In only four states did the GOP Senate candidate outpoll Mitt Romney — Hawaii (+9), Massachusetts (+8), New Mexico (+2) and Connecticut (+2). In three others, the Senate candidate matched Romney's performance — Nevada, Virginia and Wisconsin. But in seven states, the Republican Senate candidate underperformed Romney in their state, often by wide margins — Indiana (-10), Montana (-10), North Dakota (-9), Florida (-7), Arizona (-5), Ohio (-3) and Pennsylvania (-2). Combined, these Senate candidates underperformed Romney by a cumulative 25 points. We had pegged any negative number as a "strong night for the Democrats."
6How many Democratic-held gubernatorial seats do the Republicans flip?
As expected, the GOP flipped the North Carolina governorship, but failed to take over the governorship of Montana and appear likely to fail to take over Washington state's as well — two seats they had been hoping to secure. This earns a "strong night for the Democrats."
7How large is the net partisan shift in the control of state legislative chambers?
Determining the control of state legislative chambers usually takes a little longer to sort out than other electoral contests do, but so far, the Democrats are well positioned to gain a net four chambers. That's right in the middle of our category "strong night for the Democrats."
8How large is the net partisan shift in the control of state attorneys general seats?
In state attorney general contests, the Democrats flipped the seat in Pennsylvania and appear likely to do the same in Washington state, while the GOP ousted an incumbent in West Virginia and took a Democratic-held open seat in Montana. The Democrats' takeover of the Maine Legislature gives them a chance to replace a GOP attorney general with a Democrat. This would add up to a net gain of one seat for the Democrats — a "strong night for the Democrats."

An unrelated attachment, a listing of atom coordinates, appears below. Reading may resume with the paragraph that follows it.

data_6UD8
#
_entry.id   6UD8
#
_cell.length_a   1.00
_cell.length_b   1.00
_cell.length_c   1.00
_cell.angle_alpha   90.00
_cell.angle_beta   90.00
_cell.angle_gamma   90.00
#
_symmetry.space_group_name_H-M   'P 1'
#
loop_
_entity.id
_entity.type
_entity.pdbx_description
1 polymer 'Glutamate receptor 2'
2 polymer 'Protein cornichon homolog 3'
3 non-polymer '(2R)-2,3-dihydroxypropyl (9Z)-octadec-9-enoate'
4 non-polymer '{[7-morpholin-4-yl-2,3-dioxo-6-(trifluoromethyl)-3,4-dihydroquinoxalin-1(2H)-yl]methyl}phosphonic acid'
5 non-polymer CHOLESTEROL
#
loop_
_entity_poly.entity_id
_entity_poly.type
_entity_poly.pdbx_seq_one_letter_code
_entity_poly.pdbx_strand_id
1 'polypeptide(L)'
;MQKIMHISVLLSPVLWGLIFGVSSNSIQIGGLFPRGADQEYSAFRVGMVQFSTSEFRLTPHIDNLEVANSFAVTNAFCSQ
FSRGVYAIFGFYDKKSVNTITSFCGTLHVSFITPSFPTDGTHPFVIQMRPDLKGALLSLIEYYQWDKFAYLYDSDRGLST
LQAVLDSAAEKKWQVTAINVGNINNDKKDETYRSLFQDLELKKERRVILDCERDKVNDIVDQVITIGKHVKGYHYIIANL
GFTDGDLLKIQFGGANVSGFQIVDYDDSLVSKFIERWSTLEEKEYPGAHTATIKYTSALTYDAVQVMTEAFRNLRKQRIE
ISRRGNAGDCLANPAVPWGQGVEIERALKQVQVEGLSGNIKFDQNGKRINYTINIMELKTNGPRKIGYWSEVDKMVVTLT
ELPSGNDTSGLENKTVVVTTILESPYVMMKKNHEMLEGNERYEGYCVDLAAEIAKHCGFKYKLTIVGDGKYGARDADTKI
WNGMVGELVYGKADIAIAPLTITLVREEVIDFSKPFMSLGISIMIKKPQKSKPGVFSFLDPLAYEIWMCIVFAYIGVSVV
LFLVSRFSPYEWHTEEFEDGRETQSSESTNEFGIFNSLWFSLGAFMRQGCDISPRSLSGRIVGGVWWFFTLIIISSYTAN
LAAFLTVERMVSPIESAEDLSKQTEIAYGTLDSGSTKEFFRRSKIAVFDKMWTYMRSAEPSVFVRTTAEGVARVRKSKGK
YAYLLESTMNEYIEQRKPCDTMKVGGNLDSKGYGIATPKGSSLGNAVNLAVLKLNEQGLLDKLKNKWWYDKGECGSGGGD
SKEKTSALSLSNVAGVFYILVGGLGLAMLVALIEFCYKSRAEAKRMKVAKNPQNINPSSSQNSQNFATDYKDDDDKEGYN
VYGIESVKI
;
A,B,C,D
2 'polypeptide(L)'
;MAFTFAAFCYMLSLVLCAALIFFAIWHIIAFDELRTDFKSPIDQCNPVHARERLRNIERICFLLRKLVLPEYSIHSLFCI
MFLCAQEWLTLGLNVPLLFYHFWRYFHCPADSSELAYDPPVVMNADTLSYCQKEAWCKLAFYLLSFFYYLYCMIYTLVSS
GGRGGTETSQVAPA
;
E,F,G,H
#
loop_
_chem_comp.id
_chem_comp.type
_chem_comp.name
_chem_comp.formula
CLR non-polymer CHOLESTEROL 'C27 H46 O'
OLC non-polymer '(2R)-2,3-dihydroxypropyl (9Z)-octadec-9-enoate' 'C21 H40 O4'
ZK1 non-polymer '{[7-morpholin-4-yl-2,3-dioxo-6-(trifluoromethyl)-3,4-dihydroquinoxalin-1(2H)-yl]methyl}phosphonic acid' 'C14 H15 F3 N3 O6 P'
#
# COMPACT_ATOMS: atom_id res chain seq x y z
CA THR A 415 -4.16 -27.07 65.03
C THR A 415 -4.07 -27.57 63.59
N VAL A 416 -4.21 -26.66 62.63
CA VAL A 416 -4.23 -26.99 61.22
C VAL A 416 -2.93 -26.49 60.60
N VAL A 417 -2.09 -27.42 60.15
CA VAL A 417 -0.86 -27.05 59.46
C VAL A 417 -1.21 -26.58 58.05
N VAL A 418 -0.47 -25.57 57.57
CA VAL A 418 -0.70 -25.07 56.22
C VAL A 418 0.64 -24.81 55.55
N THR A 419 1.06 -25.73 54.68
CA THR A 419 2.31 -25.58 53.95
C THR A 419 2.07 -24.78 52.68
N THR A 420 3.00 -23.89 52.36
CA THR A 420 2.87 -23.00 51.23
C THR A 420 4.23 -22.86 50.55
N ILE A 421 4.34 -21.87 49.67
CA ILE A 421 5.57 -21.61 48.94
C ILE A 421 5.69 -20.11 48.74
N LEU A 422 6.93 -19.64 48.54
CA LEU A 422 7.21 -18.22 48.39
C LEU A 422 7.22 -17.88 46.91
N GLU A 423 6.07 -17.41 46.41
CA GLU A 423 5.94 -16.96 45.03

9In how many of the following ballot measures does the "liberal" side win?
The liberal side prevailed on same-sex marriage in Maine, Maryland and Minnesota; on immigration in Maryland; on labor issues in California, Idaho and South Dakota; and on abortion in Florida. It's also leading on same-sex marriage in Washington state. The conservative side prevailed on immigration in Montana, in Michigan on labor issues, and on abortion in Montana. With at least eight victories, it was a "strong night for liberals."
10How many incumbent Supreme Court judges in Florida and Iowa are retained for re-election after conservative opposition, and how many Democrats win Supreme Court judgeships in Michigan and North Carolina?
Liberals prevailed in all judicial four retention elections as well as winning one Supreme Court race in Michigan. But conservatives won two seats in Michigan and one in North Carolina. This rates as a "medium night" liberals and Democrats.
Putting it all together, Democrats or liberals had a "strong" or "very strong" night in seven of our 10 categories, and a "medium" night in the remaining three. All in all, it was a strong showing for the Democrats up and down the ballot.